The Pulse Wave Profiler helps the doctor to determine your overall ability to adapt to stress. It does this by looking at the timing of your pulse, and determining the balance and tone of your nervous system. This exam is known as heart rate variability. Proper balance and tone are associated with better adaptability and a healthy lifestyle. Low heart rate variability is associated with aging and poor heart health. Published research has shown that chiropractic adjustments have a beneficial effect on heart rate variability.
The Insight PWP allows you to monitor the autonomic nervous system in new ways by collecting Heart Rate Variability (HRV) data. This is a unique, extremely exciting, and powerful tool for the chiropractor. Heart Rate Variability is the beat-to-beat variation in heart rate. This natural rise and fall of heart rate is caused by several physiologic phenomena, including breathing and autonomic nervous system activity. Healthcare professionals utilize HRV for a wide variety of clinical applications. Chiropractors use HRV to get a window into how the autonomic nervous system (ANS) modulates heart rate in the baseline or resting state. Published research has demonstrated that chiropractic adjustments have favorable effects on HRV parameters. For the first time, instead of measuring parameters on or around the spine, we are able to directly measure the effect of chiropractic care on the function of a vital organ. This significant “proof point” catalyzes a patient’s understanding of the whole body health benefits of chiropractic care.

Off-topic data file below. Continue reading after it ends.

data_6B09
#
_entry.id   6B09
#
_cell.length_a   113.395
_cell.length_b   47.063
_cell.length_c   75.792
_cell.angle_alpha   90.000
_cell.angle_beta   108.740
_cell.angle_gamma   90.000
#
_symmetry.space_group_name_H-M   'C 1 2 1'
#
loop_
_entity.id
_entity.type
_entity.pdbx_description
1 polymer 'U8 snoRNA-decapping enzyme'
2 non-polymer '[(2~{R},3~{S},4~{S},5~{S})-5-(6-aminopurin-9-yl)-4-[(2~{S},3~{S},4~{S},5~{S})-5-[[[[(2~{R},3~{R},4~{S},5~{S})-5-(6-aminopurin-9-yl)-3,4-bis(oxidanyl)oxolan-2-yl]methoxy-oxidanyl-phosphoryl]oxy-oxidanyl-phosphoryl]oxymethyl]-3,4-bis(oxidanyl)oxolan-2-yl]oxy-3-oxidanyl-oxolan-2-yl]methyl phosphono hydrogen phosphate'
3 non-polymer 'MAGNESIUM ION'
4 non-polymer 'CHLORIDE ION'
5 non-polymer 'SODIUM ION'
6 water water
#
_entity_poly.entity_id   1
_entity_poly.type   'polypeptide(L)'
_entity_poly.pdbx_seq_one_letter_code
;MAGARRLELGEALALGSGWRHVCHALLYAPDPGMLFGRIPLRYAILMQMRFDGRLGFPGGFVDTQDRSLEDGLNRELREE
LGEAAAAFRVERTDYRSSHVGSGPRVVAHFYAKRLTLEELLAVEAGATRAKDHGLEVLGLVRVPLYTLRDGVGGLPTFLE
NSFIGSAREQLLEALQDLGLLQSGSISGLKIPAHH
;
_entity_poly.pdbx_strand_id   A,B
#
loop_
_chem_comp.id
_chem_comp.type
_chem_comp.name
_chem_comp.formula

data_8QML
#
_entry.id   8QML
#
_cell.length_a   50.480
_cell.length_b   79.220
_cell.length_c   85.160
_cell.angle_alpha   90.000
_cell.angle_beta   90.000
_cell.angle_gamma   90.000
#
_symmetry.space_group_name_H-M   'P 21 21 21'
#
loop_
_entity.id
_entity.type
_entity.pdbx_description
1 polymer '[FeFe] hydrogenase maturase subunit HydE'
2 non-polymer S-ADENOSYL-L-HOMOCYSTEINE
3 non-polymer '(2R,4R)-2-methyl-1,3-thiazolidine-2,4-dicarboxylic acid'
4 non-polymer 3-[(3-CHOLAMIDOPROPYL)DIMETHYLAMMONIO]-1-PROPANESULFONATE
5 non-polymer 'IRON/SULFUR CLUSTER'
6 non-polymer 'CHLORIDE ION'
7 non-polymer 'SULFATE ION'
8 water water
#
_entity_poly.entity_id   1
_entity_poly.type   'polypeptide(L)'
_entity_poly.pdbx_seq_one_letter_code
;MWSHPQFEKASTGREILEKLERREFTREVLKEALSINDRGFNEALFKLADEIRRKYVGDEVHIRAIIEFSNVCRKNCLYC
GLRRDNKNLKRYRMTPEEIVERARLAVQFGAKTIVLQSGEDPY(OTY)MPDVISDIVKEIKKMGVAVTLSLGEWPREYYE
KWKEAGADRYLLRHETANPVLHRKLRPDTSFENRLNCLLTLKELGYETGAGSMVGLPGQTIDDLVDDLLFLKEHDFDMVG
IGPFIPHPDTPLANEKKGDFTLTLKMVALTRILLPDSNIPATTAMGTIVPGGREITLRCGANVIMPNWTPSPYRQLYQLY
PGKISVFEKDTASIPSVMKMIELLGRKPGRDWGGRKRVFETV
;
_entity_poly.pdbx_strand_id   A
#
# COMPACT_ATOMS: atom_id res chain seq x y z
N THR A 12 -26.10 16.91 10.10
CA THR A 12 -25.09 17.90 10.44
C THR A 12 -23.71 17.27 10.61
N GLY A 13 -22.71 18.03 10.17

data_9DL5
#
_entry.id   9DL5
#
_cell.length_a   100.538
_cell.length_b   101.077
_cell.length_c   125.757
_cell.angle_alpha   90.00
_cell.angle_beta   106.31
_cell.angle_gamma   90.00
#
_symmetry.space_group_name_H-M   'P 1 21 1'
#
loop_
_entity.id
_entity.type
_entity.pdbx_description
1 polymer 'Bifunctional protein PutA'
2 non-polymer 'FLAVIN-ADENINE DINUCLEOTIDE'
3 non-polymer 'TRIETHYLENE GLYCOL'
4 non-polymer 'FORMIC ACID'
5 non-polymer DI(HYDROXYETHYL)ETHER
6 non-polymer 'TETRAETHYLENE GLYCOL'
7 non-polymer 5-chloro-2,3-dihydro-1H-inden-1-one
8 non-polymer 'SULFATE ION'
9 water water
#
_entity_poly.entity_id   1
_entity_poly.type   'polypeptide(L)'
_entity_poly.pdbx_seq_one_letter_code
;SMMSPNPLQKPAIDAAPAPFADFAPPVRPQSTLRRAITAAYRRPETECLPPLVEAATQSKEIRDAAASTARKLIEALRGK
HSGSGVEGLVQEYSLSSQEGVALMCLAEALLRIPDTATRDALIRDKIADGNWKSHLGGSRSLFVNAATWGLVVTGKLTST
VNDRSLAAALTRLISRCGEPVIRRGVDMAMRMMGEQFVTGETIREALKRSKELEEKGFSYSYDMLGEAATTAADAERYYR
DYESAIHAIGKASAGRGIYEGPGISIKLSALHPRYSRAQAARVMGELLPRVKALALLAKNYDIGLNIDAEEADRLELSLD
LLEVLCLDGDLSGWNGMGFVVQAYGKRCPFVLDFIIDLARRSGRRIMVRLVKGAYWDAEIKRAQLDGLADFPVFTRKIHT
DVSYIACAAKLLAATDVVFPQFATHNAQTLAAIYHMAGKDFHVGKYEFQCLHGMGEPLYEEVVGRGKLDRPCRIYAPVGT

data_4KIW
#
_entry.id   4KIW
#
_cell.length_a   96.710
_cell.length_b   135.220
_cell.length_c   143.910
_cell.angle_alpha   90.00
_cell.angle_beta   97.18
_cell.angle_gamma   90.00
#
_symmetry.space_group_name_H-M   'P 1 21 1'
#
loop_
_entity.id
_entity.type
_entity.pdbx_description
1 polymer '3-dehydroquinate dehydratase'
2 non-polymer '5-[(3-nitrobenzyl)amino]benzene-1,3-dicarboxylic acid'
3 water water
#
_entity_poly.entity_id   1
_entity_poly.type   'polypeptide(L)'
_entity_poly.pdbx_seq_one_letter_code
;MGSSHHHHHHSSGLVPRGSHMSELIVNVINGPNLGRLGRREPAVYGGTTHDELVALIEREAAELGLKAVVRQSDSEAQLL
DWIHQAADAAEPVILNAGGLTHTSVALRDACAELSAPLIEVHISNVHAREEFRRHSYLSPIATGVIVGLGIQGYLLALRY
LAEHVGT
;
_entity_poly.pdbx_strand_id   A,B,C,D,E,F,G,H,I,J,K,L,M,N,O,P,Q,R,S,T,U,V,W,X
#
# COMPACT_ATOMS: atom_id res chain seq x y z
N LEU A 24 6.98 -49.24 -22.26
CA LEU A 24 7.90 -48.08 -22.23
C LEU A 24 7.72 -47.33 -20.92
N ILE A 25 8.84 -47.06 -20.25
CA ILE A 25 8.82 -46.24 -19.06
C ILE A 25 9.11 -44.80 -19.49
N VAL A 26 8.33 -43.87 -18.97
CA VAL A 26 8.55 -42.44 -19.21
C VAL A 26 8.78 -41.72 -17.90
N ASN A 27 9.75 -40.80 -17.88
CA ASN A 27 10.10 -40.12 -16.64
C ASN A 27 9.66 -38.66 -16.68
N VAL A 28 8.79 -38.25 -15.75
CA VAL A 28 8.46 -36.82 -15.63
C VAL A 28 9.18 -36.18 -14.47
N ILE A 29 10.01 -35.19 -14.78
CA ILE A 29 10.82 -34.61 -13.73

What information is Gathered During the PWP Scan?
Frequency Domain Analysis – This view is very useful for client education and for interpreting the results of the HRV analysis. It shows parasympathetic vs. sympathetic response in the autonomic nervous system. In a balanced system both branches of the ANS are in the normal range, as shown by the location of the green square in the center box. The section in which the square appears indicates whether the system is balanced or whether one response is dominant for a particular client.
The Instantaneous Heart Rate (IHR) – This view shows the actual heart rate over the entire data collection period. As you can see from this graph, the average heart rate over this period is around 67, but the actual values range from less than 55 to over 85 – this variability is exactly what we are measuring with this protocol. The blue line at the bottom indicates the SCR (Skin Conductance Response) values. In this scan, the SCR remains under the black line (threshold), indicating that there was no unexpected “spike” in nervous system arousal.
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